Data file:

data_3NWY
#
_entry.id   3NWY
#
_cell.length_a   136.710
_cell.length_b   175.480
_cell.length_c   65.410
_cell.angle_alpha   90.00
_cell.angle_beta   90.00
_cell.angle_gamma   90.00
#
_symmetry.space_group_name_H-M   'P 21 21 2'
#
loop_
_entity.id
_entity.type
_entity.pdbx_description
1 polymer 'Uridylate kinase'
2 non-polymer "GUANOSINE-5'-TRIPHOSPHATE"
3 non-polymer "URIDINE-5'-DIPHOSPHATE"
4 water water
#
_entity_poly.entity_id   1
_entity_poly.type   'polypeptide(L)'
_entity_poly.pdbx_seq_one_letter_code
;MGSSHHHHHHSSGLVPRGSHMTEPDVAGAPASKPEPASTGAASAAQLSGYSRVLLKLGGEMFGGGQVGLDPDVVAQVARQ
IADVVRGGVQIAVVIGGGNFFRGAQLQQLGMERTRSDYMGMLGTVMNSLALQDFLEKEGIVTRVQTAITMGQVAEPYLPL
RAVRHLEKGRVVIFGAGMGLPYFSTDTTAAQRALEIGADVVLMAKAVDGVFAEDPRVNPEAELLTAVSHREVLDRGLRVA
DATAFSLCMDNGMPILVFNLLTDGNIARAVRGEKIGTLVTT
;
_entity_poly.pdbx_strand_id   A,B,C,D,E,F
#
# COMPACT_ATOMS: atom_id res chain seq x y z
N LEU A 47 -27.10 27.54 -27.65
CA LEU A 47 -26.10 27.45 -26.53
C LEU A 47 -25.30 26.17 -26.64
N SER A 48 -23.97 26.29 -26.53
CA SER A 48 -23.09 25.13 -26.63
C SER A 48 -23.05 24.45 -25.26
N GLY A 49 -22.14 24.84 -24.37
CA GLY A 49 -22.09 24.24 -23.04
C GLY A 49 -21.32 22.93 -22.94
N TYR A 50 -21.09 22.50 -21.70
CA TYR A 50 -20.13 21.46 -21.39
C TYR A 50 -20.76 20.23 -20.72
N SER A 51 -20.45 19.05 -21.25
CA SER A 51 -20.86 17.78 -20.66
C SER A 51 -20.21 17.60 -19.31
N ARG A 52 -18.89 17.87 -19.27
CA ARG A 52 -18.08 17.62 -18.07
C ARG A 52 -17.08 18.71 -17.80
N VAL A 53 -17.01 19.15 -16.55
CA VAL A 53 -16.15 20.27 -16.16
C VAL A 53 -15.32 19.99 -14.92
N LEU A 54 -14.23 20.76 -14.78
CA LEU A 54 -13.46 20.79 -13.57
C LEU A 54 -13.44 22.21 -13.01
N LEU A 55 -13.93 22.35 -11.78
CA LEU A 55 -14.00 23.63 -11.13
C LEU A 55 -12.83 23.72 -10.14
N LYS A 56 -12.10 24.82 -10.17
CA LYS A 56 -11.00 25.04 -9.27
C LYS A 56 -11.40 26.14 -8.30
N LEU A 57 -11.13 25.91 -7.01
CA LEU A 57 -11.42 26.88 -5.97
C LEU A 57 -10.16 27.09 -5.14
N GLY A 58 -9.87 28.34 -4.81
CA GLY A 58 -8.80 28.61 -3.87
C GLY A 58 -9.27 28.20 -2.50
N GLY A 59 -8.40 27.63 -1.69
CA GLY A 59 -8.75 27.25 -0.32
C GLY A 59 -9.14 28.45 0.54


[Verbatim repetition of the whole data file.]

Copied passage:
data_3NWY
#
_entry.id   3NWY
#
_cell.length_a   136.710
_cell.length_b   175.480
_cell.length_c   65.410
_cell.angle_alpha   90.00
_cell.angle_beta   90.00
_cell.angle_gamma   90.00
#
_symmetry.space_group_name_H-M   'P 21 21 2'
#
loop_
_entity.id
_entity.type
_entity.pdbx_description
1 polymer 'Uridylate kinase'
2 non-polymer "GUANOSINE-5'-TRIPHOSPHATE"
3 non-polymer "URIDINE-5'-DIPHOSPHATE"
4 water water
#
_entity_poly.entity_id   1
_entity_poly.type   'polypeptide(L)'
_entity_poly.pdbx_seq_one_letter_code
;MGSSHHHHHHSSGLVPRGSHMTEPDVAGAPASKPEPASTGAASAAQLSGYSRVLLKLGGEMFGGGQVGLDPDVVAQVARQ
IADVVRGGVQIAVVIGGGNFFRGAQLQQLGMERTRSDYMGMLGTVMNSLALQDFLEKEGIVTRVQTAITMGQVAEPYLPL
RAVRHLEKGRVVIFGAGMGLPYFSTDTTAAQRALEIGADVVLMAKAVDGVFAEDPRVNPEAELLTAVSHREVLDRGLRVA
DATAFSLCMDNGMPILVFNLLTDGNIARAVRGEKIGTLVTT
;
_entity_poly.pdbx_strand_id   A,B,C,D,E,F
#
# COMPACT_ATOMS: atom_id res chain seq x y z
N LEU A 47 -27.10 27.54 -27.65
CA LEU A 47 -26.10 27.45 -26.53
C LEU A 47 -25.30 26.17 -26.64
N SER A 48 -23.97 26.29 -26.53
CA SER A 48 -23.09 25.13 -26.63
C SER A 48 -23.05 24.45 -25.26
N GLY A 49 -22.14 24.84 -24.37
CA GLY A 49 -22.09 24.24 -23.04
C GLY A 49 -21.32 22.93 -22.94
N TYR A 50 -21.09 22.50 -21.70
CA TYR A 50 -20.13 21.46 -21.39
C TYR A 50 -20.76 20.23 -20.72
N SER A 51 -20.45 19.05 -21.25
CA SER A 51 -20.86 17.78 -20.66
C SER A 51 -20.21 17.60 -19.31
N ARG A 52 -18.89 17.87 -19.27
CA ARG A 52 -18.08 17.62 -18.07
C ARG A 52 -17.08 18.71 -17.80
N VAL A 53 -17.01 19.15 -16.55
CA VAL A 53 -16.15 20.27 -16.16
C VAL A 53 -15.32 19.99 -14.92
N LEU A 54 -14.23 20.76 -14.78
CA LEU A 54 -13.46 20.79 -13.57
C LEU A 54 -13.44 22.21 -13.01
N LEU A 55 -13.93 22.35 -11.78
CA LEU A 55 -14.00 23.63 -11.13
C LEU A 55 -12.83 23.72 -10.14
N LYS A 56 -12.10 24.82 -10.17
CA LYS A 56 -11.00 25.04 -9.27
C LYS A 56 -11.40 26.14 -8.30
N LEU A 57 -11.13 25.91 -7.01
CA LEU A 57 -11.42 26.88 -5.97
C LEU A 57 -10.16 27.09 -5.14
N GLY A 58 -9.87 28.34 -4.81
CA GLY A 58 -8.80 28.61 -3.87
C GLY A 58 -9.27 28.20 -2.50
N GLY A 59 -8.40 27.63 -1.69
CA GLY A 59 -8.75 27.25 -0.32
C GLY A 59 -9.14 28.45 0.54